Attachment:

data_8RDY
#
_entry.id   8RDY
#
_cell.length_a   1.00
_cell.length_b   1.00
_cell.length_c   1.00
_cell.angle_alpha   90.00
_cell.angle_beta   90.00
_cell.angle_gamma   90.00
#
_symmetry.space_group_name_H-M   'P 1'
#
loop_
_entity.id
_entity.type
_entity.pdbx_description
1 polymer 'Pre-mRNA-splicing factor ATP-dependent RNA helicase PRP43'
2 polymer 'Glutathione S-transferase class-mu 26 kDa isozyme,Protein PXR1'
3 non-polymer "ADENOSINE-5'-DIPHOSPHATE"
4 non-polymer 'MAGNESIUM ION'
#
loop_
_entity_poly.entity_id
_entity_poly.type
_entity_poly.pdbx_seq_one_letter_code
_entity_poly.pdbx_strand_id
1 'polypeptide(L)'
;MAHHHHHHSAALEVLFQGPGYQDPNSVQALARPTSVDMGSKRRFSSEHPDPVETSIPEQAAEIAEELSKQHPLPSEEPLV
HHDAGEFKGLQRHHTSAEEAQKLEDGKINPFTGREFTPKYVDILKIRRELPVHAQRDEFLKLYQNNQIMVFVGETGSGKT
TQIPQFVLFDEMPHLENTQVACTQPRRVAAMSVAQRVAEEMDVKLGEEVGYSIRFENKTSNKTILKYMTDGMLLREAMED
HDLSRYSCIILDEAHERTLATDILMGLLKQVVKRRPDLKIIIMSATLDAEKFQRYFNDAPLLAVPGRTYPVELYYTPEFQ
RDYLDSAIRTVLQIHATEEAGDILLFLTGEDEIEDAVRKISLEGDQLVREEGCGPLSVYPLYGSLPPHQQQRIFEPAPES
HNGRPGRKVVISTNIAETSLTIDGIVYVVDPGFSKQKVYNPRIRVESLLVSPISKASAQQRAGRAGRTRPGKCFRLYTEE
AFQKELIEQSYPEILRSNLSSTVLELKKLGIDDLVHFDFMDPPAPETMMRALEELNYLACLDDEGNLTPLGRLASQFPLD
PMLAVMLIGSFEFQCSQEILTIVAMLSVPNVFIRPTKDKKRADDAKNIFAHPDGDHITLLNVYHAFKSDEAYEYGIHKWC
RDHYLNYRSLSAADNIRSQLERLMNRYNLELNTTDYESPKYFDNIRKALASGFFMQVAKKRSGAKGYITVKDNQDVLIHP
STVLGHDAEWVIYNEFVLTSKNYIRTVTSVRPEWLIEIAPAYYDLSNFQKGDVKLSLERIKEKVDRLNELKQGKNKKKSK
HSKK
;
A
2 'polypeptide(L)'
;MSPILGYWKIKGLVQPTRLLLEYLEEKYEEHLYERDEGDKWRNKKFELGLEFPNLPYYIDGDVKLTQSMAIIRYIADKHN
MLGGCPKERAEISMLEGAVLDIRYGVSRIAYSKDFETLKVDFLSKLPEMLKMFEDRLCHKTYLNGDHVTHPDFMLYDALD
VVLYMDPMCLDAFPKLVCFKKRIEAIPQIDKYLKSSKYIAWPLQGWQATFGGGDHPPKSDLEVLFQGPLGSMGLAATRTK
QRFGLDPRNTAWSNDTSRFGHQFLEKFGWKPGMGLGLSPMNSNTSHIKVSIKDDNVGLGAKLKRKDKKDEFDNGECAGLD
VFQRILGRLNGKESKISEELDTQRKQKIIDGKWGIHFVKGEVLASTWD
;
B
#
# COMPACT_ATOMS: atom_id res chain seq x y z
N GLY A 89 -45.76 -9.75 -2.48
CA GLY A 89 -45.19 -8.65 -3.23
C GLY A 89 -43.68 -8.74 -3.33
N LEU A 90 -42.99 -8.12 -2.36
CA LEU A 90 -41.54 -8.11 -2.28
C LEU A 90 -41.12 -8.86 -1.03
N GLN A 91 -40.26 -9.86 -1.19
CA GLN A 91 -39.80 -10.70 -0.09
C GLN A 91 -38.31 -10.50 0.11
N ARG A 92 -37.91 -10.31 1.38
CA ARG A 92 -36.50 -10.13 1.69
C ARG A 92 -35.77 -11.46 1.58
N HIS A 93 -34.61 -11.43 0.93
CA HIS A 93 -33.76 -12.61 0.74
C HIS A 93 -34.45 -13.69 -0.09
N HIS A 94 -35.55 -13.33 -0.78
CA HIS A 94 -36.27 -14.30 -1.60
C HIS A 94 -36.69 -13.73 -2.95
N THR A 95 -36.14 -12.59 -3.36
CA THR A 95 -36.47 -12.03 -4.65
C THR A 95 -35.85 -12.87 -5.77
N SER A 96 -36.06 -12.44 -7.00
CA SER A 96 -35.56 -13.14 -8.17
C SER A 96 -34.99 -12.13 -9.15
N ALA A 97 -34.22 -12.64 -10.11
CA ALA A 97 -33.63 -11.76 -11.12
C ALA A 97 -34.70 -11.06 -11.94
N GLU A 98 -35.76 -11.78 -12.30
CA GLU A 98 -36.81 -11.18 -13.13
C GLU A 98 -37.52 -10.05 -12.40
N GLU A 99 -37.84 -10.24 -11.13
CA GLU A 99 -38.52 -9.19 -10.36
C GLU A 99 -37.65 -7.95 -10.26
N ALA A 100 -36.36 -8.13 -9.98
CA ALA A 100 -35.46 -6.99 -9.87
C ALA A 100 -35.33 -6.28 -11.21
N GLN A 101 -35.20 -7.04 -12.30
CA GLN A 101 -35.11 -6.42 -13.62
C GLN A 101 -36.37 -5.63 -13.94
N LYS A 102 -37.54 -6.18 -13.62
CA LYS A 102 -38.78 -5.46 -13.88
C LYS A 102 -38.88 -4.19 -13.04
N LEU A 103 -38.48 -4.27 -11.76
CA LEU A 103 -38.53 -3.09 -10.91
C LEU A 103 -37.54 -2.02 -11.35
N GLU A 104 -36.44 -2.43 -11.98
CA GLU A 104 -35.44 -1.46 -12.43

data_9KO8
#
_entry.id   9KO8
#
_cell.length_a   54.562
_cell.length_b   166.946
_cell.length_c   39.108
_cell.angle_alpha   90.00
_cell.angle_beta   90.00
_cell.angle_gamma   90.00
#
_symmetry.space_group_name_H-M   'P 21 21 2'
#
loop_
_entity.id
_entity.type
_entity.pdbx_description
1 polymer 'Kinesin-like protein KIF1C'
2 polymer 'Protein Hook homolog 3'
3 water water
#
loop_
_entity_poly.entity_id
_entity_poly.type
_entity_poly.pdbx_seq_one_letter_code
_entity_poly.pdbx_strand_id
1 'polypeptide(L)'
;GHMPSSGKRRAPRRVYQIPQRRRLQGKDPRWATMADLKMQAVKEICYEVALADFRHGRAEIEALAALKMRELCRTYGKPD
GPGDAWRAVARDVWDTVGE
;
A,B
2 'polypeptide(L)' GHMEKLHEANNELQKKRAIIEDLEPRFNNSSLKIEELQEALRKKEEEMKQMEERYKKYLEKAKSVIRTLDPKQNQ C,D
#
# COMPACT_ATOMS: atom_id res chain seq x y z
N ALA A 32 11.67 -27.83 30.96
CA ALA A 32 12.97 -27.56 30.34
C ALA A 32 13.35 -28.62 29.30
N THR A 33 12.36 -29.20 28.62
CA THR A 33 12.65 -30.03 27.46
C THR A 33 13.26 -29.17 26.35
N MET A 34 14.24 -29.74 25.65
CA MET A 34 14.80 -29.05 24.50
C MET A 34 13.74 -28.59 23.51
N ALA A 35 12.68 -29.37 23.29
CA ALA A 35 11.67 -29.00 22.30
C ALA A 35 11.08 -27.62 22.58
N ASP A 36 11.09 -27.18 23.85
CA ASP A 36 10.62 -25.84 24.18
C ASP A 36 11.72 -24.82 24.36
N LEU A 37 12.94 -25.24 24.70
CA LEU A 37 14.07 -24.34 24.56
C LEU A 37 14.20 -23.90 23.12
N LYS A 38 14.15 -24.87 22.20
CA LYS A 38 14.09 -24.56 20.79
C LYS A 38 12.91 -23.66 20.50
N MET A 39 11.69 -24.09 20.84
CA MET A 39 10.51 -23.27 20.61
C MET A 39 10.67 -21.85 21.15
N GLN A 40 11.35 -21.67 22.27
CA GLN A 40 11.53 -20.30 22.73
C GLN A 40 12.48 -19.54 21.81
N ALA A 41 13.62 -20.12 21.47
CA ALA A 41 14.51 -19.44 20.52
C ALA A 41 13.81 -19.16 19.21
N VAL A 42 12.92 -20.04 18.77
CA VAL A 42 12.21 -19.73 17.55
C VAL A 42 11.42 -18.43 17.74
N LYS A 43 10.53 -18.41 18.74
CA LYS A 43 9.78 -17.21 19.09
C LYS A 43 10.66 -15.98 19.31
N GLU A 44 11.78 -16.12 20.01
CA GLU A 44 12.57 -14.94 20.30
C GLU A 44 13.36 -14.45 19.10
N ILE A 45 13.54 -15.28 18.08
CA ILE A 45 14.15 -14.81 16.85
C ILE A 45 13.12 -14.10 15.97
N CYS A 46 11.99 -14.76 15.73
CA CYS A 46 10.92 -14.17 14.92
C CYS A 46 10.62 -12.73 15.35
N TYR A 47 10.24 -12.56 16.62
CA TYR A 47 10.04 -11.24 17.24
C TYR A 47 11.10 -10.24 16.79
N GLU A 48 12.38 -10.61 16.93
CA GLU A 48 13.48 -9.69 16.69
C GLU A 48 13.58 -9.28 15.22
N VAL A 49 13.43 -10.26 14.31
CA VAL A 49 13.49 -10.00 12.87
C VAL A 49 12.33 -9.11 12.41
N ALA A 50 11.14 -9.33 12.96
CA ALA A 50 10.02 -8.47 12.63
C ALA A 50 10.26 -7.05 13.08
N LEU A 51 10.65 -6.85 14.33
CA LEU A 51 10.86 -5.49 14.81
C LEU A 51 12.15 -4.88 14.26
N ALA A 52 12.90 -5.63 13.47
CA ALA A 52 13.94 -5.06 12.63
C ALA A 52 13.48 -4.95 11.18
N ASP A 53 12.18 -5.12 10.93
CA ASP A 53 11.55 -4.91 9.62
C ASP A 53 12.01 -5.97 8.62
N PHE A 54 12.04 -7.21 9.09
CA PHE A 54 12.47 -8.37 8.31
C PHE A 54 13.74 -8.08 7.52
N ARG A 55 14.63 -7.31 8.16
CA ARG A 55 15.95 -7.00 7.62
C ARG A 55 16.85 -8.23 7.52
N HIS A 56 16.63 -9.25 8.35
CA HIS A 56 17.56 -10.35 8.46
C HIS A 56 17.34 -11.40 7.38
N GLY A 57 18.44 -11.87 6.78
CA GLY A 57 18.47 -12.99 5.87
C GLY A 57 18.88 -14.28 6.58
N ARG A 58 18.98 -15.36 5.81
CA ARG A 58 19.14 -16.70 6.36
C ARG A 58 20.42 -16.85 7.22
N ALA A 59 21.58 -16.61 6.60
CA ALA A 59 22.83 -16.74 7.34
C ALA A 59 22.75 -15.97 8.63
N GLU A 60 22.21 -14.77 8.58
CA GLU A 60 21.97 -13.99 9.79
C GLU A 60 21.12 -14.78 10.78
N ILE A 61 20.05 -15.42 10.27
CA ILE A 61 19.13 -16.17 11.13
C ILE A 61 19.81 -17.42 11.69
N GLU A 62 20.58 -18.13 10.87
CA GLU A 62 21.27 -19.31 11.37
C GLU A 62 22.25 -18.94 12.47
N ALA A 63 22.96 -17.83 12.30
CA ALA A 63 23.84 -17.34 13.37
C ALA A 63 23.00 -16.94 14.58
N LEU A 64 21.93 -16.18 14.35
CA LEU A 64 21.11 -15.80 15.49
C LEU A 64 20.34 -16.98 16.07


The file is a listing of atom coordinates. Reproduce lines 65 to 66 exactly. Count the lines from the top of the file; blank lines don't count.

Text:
CA HIS A 93 -33.76 -12.61 0.74
C HIS A 93 -34.45 -13.69 -0.09